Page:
E.O. Wilson and his global solution to extinction | eePRO @ NAAEE

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E.O. Wilson and his global solution to extinction

The renowned E.O. Wilson offers a potential solution to the mounting problem of extinction around the world. He writes: "The only way to save upward of 90 percent of the rest of life is to vastly increase the area of refuges, from their current 15 percent of the land and 3 percent of the sea to half of the land and half of the sea. That amount, as I and others have shown, can be put together from large and small fragments around the world to remain relatively natural, without removing people living there or changing property rights. This method has been tested on a much smaller scale at the national and state park levels within the United States."

Perhaps bold, but he argues, doable. What do you all think about this as a solution? Do you think refuges are the way to go? If so, what is the role that environmental education can play here?

Hi Melissa,
These are very interesting questions you pose: Is the refuge solution plausible? If so, what is the role that environmental education can play? In response, I would like to wonder aloud for all of us what exactly E.O. Wilson means by "refuge". (I tried to read the article you included a link to, but alas, I do not have a subscription to the New York Times.) I think this definition of "refuge" is hugely important because of its political implications-- is a refuge an area of land treated with a preservation or conservation mindset? Shall it remain untouched or is a human presence allowed, and to what extent? The answer to these questions may determine the plausibility of using the "refuge" as a solution. (Let me be clear-- designating such bodies of land and water would have an enormously positive impact on the survival of species-- whether the government and citizens would allow it to happen is another question entirely.) If these refuges were to gain a foothold, even if it was not 50% of land and water, environmental education would be of upmost importance to educate the public why and how these areas are so vital to the wellbeing of species, and to the human population. At visitor centers or in towns or cities near the refuges, people need to be informed so they can do their part to protect those areas. If not only rangers and educators, but the population that surrounds the areas of land and water can also act as a shield (not only physical, but societal), it has a greater chance of staying protected. To support the possibility of the refuges at all, environmental education needs to reach the majority of the population to educate citizens of the roles wild animals and plants play in the ecosystem and how they contribute to the wellbeing of our planet.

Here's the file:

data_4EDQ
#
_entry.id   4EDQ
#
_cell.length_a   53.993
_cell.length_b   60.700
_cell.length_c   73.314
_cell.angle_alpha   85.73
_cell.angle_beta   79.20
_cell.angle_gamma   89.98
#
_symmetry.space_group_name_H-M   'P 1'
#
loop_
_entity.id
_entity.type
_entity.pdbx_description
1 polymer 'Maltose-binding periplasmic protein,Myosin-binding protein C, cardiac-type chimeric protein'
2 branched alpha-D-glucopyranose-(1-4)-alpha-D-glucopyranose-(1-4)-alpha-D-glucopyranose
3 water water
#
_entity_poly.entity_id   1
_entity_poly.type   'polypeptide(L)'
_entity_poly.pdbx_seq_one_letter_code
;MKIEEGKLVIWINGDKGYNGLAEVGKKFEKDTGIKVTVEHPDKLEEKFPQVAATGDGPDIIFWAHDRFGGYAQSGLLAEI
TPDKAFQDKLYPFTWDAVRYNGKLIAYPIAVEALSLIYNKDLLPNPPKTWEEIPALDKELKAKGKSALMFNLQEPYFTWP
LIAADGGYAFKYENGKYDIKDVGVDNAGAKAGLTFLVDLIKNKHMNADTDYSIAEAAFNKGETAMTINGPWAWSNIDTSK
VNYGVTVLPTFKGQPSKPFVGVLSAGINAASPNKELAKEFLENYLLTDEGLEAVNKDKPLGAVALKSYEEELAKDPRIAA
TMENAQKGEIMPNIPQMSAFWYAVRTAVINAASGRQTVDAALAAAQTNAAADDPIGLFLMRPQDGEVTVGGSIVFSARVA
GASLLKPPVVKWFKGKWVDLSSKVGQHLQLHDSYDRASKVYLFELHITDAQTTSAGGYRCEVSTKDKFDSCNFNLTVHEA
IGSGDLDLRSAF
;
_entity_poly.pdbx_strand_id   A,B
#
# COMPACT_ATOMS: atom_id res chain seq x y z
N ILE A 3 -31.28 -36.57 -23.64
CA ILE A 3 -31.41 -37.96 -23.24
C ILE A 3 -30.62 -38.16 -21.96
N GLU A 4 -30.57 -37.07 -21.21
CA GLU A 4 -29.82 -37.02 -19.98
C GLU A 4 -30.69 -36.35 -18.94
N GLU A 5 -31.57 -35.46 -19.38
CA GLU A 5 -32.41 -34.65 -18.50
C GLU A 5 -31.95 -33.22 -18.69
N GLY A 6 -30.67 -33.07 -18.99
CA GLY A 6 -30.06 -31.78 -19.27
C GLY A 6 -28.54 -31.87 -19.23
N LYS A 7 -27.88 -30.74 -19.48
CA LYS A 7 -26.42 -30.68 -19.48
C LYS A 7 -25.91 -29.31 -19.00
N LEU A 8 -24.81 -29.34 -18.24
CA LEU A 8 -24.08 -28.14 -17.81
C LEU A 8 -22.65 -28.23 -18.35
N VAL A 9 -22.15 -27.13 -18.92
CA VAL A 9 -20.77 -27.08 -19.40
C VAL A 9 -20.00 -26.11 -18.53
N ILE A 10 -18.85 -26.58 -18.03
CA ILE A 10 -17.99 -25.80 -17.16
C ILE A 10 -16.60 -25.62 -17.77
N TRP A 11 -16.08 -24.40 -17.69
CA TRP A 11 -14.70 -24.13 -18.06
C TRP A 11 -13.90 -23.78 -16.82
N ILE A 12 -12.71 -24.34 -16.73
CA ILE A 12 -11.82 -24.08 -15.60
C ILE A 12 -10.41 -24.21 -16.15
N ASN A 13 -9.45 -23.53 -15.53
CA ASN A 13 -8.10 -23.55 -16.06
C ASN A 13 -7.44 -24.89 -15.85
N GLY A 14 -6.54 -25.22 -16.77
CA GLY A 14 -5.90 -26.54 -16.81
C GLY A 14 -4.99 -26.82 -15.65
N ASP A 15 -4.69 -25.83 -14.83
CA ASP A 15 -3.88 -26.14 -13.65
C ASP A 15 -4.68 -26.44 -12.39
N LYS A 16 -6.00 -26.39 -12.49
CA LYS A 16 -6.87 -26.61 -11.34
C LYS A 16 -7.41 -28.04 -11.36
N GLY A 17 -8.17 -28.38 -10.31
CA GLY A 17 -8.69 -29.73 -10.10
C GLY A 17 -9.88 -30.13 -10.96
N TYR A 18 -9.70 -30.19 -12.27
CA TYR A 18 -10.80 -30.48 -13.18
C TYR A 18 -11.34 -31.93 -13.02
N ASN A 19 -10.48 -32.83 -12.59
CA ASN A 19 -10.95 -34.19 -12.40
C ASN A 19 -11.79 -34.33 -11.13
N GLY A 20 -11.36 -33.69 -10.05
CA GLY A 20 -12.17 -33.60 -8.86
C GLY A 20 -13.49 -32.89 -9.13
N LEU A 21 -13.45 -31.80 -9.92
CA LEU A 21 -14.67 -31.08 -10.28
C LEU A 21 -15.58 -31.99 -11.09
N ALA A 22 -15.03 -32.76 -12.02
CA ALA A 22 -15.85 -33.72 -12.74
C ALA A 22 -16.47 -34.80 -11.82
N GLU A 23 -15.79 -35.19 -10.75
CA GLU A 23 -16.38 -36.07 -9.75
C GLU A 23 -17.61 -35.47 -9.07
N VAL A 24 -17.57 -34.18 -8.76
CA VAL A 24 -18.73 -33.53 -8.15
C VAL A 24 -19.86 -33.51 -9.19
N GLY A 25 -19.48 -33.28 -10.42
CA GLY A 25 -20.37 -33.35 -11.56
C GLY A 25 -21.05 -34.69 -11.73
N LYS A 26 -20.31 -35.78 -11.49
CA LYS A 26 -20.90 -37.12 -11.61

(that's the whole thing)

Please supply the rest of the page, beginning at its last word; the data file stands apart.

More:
Hi Melissa this is a very interesting topic. The united nations proposed a global goal called the 30x30 goals, which means protecting 30% of the earth's ocean by 2030. While it is indeed the correct way to prevent species extinction, these measures adopted by each country should be socialized with local communities through environmental education.

It is almost impossible to preserve that much area without interfering with human populations' needs and livelihoods. Here is where environmental education and adequate conservation measures are needed. Local communities need to learn and understand the need for change and having new or modified economic alternatives. This is not an easy task for environmental educators and governments but we should do our best.

In my opinion, the best system for conservation is having no-take zones inside natural reserves. These no-take zones will work as a breeding source which will allow communities to extract abundant resources outside the no-take zones. For instance fishing resources will work best this way and you will understand it better in the words of the great #SirDavidAttenborough. https://www.youtube.com/watch?v=n_4XU3OjpLE